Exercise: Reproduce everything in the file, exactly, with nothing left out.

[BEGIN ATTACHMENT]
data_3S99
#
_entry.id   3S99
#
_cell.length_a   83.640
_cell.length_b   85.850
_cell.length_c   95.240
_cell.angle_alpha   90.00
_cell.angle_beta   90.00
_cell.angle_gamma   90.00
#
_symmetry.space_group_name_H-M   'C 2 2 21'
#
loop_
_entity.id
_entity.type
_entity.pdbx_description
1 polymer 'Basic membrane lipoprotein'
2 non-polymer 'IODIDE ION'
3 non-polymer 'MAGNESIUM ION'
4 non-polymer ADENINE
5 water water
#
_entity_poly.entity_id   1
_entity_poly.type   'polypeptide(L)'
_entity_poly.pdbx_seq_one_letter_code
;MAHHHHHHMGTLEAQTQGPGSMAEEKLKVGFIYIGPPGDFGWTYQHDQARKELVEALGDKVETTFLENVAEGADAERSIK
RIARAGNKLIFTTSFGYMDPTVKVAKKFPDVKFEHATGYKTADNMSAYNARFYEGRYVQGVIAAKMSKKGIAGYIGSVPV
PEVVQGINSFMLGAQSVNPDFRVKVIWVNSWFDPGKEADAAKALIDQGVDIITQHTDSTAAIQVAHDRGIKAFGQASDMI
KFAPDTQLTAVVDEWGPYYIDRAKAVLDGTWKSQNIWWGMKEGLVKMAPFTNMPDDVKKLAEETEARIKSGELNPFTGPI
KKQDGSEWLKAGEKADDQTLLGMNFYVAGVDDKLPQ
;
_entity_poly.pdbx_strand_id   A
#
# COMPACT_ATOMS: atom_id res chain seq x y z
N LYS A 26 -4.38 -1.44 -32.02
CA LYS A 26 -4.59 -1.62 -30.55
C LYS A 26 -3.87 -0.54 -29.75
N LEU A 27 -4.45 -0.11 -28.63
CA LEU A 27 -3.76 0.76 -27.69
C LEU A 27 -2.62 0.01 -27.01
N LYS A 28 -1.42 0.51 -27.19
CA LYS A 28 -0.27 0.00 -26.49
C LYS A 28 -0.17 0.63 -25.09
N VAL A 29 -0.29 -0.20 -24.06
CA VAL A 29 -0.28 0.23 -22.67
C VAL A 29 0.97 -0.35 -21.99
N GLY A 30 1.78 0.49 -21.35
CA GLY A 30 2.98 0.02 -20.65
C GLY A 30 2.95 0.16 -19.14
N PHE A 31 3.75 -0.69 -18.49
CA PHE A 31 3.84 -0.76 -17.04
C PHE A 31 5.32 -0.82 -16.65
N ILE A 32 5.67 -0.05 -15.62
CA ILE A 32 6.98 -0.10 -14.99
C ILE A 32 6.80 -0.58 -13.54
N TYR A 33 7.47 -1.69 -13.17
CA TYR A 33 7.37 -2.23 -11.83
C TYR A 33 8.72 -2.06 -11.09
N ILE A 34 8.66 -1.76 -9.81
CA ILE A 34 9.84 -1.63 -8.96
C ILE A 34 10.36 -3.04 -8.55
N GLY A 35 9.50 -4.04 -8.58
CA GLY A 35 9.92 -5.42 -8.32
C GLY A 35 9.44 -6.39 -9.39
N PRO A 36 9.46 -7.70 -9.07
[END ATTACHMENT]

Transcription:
data_3S99
#
_entry.id   3S99
#
_cell.length_a   83.640
_cell.length_b   85.850
_cell.length_c   95.240
_cell.angle_alpha   90.00
_cell.angle_beta   90.00
_cell.angle_gamma   90.00
#
_symmetry.space_group_name_H-M   'C 2 2 21'
#
loop_
_entity.id
_entity.type
_entity.pdbx_description
1 polymer 'Basic membrane lipoprotein'
2 non-polymer 'IODIDE ION'
3 non-polymer 'MAGNESIUM ION'
4 non-polymer ADENINE
5 water water
#
_entity_poly.entity_id   1
_entity_poly.type   'polypeptide(L)'
_entity_poly.pdbx_seq_one_letter_code
;MAHHHHHHMGTLEAQTQGPGSMAEEKLKVGFIYIGPPGDFGWTYQHDQARKELVEALGDKVETTFLENVAEGADAERSIK
RIARAGNKLIFTTSFGYMDPTVKVAKKFPDVKFEHATGYKTADNMSAYNARFYEGRYVQGVIAAKMSKKGIAGYIGSVPV
PEVVQGINSFMLGAQSVNPDFRVKVIWVNSWFDPGKEADAAKALIDQGVDIITQHTDSTAAIQVAHDRGIKAFGQASDMI
KFAPDTQLTAVVDEWGPYYIDRAKAVLDGTWKSQNIWWGMKEGLVKMAPFTNMPDDVKKLAEETEARIKSGELNPFTGPI
KKQDGSEWLKAGEKADDQTLLGMNFYVAGVDDKLPQ
;
_entity_poly.pdbx_strand_id   A
#
# COMPACT_ATOMS: atom_id res chain seq x y z
N LYS A 26 -4.38 -1.44 -32.02
CA LYS A 26 -4.59 -1.62 -30.55
C LYS A 26 -3.87 -0.54 -29.75
N LEU A 27 -4.45 -0.11 -28.63
CA LEU A 27 -3.76 0.76 -27.69
C LEU A 27 -2.62 0.01 -27.01
N LYS A 28 -1.42 0.51 -27.19
CA LYS A 28 -0.27 0.00 -26.49
C LYS A 28 -0.17 0.63 -25.09
N VAL A 29 -0.29 -0.20 -24.06
CA VAL A 29 -0.28 0.23 -22.67
C VAL A 29 0.97 -0.35 -21.99
N GLY A 30 1.78 0.49 -21.35
CA GLY A 30 2.98 0.02 -20.65
C GLY A 30 2.95 0.16 -19.14
N PHE A 31 3.75 -0.69 -18.49
CA PHE A 31 3.84 -0.76 -17.04
C PHE A 31 5.32 -0.82 -16.65
N ILE A 32 5.67 -0.05 -15.62
CA ILE A 32 6.98 -0.10 -14.99
C ILE A 32 6.80 -0.58 -13.54
N TYR A 33 7.47 -1.69 -13.17
CA TYR A 33 7.37 -2.23 -11.83
C TYR A 33 8.72 -2.06 -11.09
N ILE A 34 8.66 -1.76 -9.81
CA ILE A 34 9.84 -1.63 -8.96
C ILE A 34 10.36 -3.04 -8.55
N GLY A 35 9.50 -4.04 -8.58
CA GLY A 35 9.92 -5.42 -8.32
C GLY A 35 9.44 -6.39 -9.39
N PRO A 36 9.46 -7.70 -9.07